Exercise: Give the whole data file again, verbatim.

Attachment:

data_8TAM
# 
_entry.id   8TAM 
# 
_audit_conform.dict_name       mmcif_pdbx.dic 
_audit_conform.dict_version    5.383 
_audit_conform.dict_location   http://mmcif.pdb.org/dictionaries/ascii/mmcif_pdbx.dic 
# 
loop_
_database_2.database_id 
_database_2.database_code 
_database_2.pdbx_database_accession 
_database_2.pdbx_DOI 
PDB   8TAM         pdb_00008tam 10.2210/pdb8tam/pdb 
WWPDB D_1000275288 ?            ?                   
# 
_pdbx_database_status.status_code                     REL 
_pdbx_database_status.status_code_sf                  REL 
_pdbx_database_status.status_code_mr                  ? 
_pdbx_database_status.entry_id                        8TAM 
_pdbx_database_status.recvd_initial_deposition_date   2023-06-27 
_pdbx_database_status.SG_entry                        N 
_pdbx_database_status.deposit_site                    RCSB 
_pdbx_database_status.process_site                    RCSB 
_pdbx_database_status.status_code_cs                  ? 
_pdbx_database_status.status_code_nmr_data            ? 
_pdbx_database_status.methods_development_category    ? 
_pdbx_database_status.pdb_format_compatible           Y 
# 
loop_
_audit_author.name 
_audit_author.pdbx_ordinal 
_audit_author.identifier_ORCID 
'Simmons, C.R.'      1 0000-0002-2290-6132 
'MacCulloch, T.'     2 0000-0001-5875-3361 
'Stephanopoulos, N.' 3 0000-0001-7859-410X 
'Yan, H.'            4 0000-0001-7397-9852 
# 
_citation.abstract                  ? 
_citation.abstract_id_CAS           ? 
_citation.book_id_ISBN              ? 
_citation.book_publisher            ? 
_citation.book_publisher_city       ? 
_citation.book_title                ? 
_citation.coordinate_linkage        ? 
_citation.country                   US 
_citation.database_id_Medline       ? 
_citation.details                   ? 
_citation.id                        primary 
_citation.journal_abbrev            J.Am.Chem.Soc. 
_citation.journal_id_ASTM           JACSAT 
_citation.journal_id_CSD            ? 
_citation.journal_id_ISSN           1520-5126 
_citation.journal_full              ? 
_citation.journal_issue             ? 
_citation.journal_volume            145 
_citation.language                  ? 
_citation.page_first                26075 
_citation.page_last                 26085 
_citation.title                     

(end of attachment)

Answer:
data_8TAM
# 
_entry.id   8TAM 
# 
_audit_conform.dict_name       mmcif_pdbx.dic 
_audit_conform.dict_version    5.383 
_audit_conform.dict_location   http://mmcif.pdb.org/dictionaries/ascii/mmcif_pdbx.dic 
# 
loop_
_database_2.database_id 
_database_2.database_code 
_database_2.pdbx_database_accession 
_database_2.pdbx_DOI 
PDB   8TAM         pdb_00008tam 10.2210/pdb8tam/pdb 
WWPDB D_1000275288 ?            ?                   
# 
_pdbx_database_status.status_code                     REL 
_pdbx_database_status.status_code_sf                  REL 
_pdbx_database_status.status_code_mr                  ? 
_pdbx_database_status.entry_id                        8TAM 
_pdbx_database_status.recvd_initial_deposition_date   2023-06-27 
_pdbx_database_status.SG_entry                        N 
_pdbx_database_status.deposit_site                    RCSB 
_pdbx_database_status.process_site                    RCSB 
_pdbx_database_status.status_code_cs                  ? 
_pdbx_database_status.status_code_nmr_data            ? 
_pdbx_database_status.methods_development_category    ? 
_pdbx_database_status.pdb_format_compatible           Y 
# 
loop_
_audit_author.name 
_audit_author.pdbx_ordinal 
_audit_author.identifier_ORCID 
'Simmons, C.R.'      1 0000-0002-2290-6132 
'MacCulloch, T.'     2 0000-0001-5875-3361 
'Stephanopoulos, N.' 3 0000-0001-7859-410X 
'Yan, H.'            4 0000-0001-7397-9852 
# 
_citation.abstract                  ? 
_citation.abstract_id_CAS           ? 
_citation.book_id_ISBN              ? 
_citation.book_publisher            ? 
_citation.book_publisher_city       ? 
_citation.book_title                ? 
_citation.coordinate_linkage        ? 
_citation.country                   US 
_citation.database_id_Medline       ? 
_citation.details                   ? 
_citation.id                        primary 
_citation.journal_abbrev            J.Am.Chem.Soc. 
_citation.journal_id_ASTM           JACSAT 
_citation.journal_id_CSD            ? 
_citation.journal_id_ISSN           1520-5126 
_citation.journal_full              ? 
_citation.journal_issue             ? 
_citation.journal_volume            145 
_citation.language                  ? 
_citation.page_first                26075 
_citation.page_last                 26085 
_citation.title                     